This is the output of both track-and-hold and sample-and-hold.

enter image description here

But when I searched for its circuit I am getting the circuit I have shown below for both.

So my question is: if the circuit for sample-and-hold and track-and-hold are the same then how is the difference between the two getting reflected in the circuit? Is the control signal input different for both, and if it is, then how is it different?

enter image description here

  • \$\begingroup\$ You can guess it's the same thing as they even managed to confuse their wording in the graphic itself. The (b) graphic says "Sample mode" and "Hold mode" and not track and hold. I'm not sure that graphic is all that helpful (at least on its own). I'd say to show the difference between an ideal and real circuit you should try to hold the value at the same points of time and indicate that you get a lag (because of needed sample time) in a real circuit and thus maybe not the value you'd expect. \$\endgroup\$
    – Arsenal
    Commented Jun 22, 2017 at 15:36
  • \$\begingroup\$ A track & hold is typically used for deglitching a DAC, where as a sample/hold is used on the input to an ADC \$\endgroup\$
    – sstobbe
    Commented Jun 22, 2017 at 18:27
  • 2
    \$\begingroup\$ The first image is basically the second with an infinitely short sampling period. \$\endgroup\$ Commented Jun 22, 2017 at 20:26
  • \$\begingroup\$ Take a look at this: youtube.com/watch?v=KvjiKzBaTAs \$\endgroup\$ Commented Sep 22, 2018 at 19:03

2 Answers 2


There is no difference. The two terms are used interchangeably:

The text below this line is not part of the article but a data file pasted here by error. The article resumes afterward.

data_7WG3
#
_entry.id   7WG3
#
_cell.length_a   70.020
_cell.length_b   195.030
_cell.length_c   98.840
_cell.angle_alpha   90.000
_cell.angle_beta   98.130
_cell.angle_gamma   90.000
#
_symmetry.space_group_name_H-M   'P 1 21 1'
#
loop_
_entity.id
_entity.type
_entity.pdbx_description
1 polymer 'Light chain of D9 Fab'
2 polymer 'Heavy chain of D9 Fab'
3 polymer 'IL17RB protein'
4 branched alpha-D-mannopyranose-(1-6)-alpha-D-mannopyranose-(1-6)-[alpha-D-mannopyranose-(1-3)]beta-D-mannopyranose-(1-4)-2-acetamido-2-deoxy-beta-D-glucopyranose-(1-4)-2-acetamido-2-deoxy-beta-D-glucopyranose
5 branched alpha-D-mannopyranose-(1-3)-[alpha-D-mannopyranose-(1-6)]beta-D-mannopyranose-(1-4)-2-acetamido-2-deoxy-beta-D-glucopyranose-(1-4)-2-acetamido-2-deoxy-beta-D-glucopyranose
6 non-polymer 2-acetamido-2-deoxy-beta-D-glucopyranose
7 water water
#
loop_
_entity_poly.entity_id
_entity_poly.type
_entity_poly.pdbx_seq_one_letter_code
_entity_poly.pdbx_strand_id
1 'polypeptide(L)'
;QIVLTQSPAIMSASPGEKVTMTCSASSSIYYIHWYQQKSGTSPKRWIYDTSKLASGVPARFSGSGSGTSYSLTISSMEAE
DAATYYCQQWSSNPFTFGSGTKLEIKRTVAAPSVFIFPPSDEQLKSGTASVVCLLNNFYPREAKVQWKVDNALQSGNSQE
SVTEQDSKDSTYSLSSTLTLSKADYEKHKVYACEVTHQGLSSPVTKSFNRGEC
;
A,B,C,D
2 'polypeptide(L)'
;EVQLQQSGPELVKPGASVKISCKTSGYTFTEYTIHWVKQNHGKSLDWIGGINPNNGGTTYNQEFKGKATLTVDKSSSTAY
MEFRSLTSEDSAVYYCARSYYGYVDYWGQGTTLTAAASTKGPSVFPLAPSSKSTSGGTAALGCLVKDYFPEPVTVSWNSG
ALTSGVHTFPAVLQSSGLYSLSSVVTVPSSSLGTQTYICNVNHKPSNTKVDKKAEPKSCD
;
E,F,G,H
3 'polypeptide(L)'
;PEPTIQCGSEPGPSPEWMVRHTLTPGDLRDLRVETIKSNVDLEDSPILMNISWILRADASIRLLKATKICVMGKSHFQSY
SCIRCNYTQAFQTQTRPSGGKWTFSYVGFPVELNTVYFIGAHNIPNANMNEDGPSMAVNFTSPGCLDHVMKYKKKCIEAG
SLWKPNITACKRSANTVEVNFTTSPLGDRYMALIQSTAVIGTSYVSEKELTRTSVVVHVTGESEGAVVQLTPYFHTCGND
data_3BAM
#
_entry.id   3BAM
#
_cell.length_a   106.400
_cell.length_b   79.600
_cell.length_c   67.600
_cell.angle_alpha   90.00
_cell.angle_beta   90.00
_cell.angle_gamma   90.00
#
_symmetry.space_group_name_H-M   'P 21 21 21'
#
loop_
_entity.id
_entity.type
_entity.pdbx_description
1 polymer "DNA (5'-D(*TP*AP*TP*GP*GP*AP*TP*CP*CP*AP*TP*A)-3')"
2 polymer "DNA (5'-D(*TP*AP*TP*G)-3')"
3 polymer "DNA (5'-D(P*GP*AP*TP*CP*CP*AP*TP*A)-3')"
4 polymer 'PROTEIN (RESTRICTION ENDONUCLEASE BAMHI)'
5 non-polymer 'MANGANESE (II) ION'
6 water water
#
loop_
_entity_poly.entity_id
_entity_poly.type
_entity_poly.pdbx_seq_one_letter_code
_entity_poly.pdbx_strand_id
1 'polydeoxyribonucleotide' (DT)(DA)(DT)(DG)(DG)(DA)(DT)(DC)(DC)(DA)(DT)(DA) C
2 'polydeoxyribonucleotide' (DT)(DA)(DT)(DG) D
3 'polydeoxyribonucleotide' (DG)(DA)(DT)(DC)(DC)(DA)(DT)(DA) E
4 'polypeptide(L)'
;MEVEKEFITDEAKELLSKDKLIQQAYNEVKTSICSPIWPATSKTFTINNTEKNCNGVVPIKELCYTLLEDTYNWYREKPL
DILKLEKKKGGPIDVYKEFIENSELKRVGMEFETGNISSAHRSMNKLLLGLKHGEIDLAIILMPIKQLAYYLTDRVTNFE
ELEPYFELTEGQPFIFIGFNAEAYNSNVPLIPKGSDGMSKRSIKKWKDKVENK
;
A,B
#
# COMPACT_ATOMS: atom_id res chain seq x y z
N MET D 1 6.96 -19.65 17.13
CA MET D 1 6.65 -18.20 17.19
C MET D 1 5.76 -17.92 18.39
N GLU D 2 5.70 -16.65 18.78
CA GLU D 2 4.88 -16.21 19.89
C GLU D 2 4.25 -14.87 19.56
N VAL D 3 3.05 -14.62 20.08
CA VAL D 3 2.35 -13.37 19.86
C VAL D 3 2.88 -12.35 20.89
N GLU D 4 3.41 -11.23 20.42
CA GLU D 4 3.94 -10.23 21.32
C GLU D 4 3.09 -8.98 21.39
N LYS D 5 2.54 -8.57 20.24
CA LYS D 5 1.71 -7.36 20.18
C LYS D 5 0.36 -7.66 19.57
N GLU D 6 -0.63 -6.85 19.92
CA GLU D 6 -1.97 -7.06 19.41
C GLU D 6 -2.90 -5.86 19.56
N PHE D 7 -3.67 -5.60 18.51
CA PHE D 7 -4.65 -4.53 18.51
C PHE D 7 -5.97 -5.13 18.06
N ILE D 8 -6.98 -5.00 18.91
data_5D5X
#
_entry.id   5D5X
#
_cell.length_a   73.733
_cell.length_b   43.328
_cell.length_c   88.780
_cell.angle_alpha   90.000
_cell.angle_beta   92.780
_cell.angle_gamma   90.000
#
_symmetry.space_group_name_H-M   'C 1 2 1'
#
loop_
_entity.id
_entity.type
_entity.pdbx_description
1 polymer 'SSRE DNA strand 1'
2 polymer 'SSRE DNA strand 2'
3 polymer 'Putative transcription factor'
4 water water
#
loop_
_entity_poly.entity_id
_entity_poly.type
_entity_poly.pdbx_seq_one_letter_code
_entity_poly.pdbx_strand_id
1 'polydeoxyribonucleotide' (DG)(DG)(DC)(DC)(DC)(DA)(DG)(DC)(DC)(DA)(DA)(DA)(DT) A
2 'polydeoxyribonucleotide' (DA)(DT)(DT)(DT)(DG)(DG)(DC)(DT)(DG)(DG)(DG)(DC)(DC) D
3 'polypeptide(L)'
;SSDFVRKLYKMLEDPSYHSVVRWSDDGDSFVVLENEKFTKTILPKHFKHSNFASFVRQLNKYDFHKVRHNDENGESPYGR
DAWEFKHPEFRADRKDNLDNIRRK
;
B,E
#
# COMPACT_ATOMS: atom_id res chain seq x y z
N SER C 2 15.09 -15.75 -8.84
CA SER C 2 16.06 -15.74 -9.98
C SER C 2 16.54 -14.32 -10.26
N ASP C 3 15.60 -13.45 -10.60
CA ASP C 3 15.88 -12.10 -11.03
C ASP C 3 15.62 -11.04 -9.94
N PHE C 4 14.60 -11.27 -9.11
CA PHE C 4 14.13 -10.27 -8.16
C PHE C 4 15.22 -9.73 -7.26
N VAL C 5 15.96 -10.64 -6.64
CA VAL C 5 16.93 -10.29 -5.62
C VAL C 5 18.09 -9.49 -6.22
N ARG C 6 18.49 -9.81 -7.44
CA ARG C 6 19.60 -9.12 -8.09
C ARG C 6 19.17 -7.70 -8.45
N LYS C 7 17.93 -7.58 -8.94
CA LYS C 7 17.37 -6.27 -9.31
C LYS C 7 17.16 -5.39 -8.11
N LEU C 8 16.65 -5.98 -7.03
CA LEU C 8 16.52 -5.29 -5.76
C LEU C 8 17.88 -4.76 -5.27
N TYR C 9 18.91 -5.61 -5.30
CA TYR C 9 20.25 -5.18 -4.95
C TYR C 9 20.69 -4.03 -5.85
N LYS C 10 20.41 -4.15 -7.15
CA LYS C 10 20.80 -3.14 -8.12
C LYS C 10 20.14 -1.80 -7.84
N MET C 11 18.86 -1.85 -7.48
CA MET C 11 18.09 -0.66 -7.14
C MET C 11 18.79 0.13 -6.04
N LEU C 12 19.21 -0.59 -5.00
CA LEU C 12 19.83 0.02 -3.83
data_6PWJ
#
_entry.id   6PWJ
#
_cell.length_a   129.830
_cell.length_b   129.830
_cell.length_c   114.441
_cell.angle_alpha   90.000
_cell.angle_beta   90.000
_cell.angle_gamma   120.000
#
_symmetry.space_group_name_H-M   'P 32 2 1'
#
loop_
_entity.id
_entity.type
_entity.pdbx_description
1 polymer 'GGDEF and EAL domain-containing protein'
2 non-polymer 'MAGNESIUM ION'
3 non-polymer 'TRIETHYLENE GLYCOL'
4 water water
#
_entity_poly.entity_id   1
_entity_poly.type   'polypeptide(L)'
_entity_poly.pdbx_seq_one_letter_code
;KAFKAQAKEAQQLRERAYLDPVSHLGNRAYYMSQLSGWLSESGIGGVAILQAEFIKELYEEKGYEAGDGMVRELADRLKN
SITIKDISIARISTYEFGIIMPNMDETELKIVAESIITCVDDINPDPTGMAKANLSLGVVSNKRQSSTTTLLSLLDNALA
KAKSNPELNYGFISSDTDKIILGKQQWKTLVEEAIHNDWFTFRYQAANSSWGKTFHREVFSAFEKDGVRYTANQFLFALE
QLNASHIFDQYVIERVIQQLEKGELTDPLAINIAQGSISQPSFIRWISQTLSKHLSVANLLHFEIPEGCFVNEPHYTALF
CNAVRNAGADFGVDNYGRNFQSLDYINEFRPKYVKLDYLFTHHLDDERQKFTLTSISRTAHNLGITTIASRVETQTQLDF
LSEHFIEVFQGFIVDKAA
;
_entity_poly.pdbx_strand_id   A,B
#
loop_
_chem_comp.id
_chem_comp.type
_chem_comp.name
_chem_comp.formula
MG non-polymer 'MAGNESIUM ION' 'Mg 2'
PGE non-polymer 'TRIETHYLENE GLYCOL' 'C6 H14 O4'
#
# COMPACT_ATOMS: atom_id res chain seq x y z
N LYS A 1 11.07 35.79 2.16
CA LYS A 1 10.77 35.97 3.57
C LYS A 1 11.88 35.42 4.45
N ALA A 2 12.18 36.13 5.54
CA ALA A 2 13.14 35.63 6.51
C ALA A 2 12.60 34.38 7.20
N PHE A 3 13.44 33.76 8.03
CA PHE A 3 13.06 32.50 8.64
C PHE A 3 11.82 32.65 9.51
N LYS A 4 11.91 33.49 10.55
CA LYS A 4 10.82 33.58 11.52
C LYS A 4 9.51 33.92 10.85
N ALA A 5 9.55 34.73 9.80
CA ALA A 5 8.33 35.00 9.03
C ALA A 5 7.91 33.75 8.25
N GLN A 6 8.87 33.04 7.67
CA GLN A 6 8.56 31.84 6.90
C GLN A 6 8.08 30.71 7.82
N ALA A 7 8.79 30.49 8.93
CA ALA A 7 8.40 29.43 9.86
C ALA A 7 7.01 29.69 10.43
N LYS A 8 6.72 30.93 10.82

Track-and-hold, often called 'sample-and-hold,' refers to the input-sampling circuitry of an ADC. The most basic representation of a track-and-hold input is an analog switch and a capacitor. (See figure.) The circuit is in 'track' mode when the switch is closed. When the switch opens, the last instantaneous value of the input is held on the sampling capacitor, and the circuit is in 'hold' mode.

-- Maxim ADC Glossary

A capacitor takes time to charge or discharge to the level of the incoming signal. This time is the track time (aka the sample time). The amount of time taken depends to a large extent on both the size of the hold capacitor and the output impedance of the device you are sampling.

Note the word "ideal" in the description of your waveform a. Ideal never exists in the real world, so you have to add the "tracking" period to be able to sample the waveform.

That is why there is only one circuit shown for the input, because they are both the same thing.

  • \$\begingroup\$ Essentially both are S&H with the only difference being the sample duration. However if BW limited , then there will always be group delay or latency, and settling time. Thus the sample duration must exceed this duration. \$\endgroup\$ Commented Jun 22, 2017 at 16:21
  • 1
    \$\begingroup\$ In modular synthesis, I think the difference (example) is basically that "sample and hold" refers to a triggered S&H, where the sample time is the minimum required to take a sufficient sample, where "track and hold" can use a gate of arbitrary length to control the sample time. \$\endgroup\$
    – naught101
    Commented Jul 6, 2019 at 7:32

An SHA circuit, is comprised of two THA circuits placed back to back. The second THA circuit in this case is clocked on the opposite phase of the first THA circuit. With the exception of the short transition periods at the rising clock edges, an SHA produces a held signal during the full sampling clock period. In this case, in order to limit the transition between hold and track phases to a small proportion of the clock period, the bandwidth of the second THA must be sufficiently large.

These lines are taken from "Wireless Receiver Architectures and Design" text book by Tony J. Rouphael


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